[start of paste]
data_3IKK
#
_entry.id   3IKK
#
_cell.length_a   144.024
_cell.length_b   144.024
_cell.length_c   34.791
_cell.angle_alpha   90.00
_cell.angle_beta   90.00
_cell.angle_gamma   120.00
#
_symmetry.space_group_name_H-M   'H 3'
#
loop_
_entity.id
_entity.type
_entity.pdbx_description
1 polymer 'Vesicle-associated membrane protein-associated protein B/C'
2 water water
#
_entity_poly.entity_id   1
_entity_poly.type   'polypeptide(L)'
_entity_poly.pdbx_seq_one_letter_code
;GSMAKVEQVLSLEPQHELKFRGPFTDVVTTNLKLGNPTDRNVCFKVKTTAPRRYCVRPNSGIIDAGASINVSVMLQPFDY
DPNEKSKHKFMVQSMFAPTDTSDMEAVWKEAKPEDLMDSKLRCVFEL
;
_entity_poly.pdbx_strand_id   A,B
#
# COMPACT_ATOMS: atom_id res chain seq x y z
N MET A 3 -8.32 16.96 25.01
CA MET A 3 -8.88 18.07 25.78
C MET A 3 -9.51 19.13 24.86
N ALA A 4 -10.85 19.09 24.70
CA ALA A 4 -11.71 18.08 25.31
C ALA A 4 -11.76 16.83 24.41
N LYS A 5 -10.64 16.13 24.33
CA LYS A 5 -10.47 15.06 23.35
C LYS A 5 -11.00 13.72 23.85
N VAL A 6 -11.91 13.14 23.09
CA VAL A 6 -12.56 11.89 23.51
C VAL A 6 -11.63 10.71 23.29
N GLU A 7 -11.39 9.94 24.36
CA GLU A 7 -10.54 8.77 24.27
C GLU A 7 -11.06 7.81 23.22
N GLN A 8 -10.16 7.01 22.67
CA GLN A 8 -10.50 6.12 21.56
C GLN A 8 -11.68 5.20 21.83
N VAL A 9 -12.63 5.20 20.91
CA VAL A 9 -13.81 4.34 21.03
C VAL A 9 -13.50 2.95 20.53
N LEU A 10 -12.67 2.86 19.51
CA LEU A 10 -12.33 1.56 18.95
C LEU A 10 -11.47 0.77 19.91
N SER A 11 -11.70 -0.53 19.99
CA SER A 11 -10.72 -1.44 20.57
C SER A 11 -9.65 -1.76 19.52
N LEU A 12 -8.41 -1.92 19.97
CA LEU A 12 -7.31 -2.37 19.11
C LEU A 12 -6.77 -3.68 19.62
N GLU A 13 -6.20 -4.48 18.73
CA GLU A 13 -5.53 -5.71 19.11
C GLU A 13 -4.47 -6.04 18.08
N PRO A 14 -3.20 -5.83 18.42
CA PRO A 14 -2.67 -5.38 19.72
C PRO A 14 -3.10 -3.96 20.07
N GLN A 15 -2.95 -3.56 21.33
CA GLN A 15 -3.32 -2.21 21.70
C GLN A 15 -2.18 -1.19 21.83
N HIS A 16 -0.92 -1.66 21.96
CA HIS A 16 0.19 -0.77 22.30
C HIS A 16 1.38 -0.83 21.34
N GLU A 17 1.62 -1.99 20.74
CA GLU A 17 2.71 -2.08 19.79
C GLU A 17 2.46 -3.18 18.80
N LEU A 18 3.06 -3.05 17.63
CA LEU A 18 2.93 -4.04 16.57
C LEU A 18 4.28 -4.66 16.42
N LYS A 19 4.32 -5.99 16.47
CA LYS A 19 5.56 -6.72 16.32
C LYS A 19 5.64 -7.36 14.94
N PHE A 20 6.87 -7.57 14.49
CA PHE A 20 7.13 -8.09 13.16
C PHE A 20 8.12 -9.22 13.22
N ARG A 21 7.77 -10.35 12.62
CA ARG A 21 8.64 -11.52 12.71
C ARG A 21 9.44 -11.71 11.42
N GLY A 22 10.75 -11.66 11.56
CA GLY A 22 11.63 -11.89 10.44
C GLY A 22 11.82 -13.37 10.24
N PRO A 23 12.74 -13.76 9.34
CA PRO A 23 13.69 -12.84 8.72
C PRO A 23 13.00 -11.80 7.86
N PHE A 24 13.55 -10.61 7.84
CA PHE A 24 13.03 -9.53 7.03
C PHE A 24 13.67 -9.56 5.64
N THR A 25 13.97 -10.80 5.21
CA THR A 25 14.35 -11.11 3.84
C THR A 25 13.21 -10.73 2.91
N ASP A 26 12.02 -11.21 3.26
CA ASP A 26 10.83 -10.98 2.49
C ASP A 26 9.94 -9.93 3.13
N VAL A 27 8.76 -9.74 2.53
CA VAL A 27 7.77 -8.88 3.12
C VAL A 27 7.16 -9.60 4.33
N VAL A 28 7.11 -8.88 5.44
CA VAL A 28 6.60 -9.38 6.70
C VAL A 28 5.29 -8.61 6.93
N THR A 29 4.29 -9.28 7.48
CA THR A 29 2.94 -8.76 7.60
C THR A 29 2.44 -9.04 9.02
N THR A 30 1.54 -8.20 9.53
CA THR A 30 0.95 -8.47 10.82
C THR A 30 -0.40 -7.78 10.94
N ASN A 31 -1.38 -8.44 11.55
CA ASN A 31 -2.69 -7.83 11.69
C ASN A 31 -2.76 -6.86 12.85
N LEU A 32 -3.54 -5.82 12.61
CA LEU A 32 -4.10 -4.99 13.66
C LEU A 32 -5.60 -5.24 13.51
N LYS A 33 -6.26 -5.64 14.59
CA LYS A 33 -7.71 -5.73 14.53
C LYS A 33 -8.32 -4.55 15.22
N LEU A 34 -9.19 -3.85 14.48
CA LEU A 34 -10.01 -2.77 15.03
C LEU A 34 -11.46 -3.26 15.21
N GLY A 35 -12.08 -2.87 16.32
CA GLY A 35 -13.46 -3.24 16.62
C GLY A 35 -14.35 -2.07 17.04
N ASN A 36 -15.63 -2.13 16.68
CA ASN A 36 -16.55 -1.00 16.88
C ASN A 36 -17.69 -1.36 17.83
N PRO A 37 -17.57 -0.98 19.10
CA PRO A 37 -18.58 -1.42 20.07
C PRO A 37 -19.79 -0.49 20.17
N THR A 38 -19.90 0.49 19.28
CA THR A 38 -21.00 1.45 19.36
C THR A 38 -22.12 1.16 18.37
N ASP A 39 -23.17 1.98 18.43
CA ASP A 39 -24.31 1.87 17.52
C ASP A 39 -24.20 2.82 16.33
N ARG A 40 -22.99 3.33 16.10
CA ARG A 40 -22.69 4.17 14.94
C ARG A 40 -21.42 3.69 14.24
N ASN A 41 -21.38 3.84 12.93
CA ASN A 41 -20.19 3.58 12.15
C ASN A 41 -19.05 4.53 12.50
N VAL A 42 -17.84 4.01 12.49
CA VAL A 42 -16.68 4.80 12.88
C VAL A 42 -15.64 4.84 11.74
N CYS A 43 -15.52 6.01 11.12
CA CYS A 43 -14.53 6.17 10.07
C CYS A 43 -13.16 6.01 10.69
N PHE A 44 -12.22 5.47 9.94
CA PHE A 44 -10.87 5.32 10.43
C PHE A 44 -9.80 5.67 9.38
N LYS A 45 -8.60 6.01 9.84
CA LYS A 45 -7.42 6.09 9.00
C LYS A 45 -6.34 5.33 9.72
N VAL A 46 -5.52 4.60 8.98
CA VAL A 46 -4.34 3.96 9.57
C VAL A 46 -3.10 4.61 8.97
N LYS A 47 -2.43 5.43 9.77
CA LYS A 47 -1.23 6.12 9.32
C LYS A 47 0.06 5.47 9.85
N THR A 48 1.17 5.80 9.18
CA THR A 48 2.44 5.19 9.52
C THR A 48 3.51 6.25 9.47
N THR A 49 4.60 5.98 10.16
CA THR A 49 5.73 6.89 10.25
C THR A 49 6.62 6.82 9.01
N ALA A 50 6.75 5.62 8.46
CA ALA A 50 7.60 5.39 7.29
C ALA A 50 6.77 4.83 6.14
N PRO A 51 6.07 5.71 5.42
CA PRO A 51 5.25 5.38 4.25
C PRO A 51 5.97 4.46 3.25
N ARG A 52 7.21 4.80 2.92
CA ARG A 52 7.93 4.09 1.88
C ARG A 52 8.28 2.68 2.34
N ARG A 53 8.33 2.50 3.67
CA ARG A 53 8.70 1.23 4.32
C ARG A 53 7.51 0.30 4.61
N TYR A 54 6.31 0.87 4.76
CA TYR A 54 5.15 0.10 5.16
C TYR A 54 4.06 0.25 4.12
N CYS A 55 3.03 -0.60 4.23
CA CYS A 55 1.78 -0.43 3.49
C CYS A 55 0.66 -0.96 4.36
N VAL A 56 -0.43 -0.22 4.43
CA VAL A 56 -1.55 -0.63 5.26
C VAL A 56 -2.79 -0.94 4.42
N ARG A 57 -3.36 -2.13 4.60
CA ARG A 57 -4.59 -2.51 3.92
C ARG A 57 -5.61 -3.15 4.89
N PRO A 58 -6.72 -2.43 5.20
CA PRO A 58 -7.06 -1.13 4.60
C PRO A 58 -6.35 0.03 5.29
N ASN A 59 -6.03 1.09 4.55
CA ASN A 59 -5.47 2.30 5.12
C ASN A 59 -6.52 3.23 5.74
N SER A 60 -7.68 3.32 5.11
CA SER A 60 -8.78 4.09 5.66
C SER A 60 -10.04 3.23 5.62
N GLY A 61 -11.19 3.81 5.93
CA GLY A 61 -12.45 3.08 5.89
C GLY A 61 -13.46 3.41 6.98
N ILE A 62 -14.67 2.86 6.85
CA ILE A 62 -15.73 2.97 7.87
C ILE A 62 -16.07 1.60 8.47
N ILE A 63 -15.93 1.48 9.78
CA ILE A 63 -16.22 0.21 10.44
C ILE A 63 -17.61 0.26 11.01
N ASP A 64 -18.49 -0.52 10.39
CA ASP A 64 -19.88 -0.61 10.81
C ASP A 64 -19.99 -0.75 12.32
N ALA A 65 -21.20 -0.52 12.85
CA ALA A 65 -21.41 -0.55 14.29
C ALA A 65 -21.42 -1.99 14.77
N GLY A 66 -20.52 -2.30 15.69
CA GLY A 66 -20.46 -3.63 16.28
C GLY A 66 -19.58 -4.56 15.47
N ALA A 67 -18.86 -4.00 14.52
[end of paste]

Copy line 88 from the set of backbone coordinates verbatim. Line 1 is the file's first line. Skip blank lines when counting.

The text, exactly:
CA GLY A 22 11.63 -11.89 10.44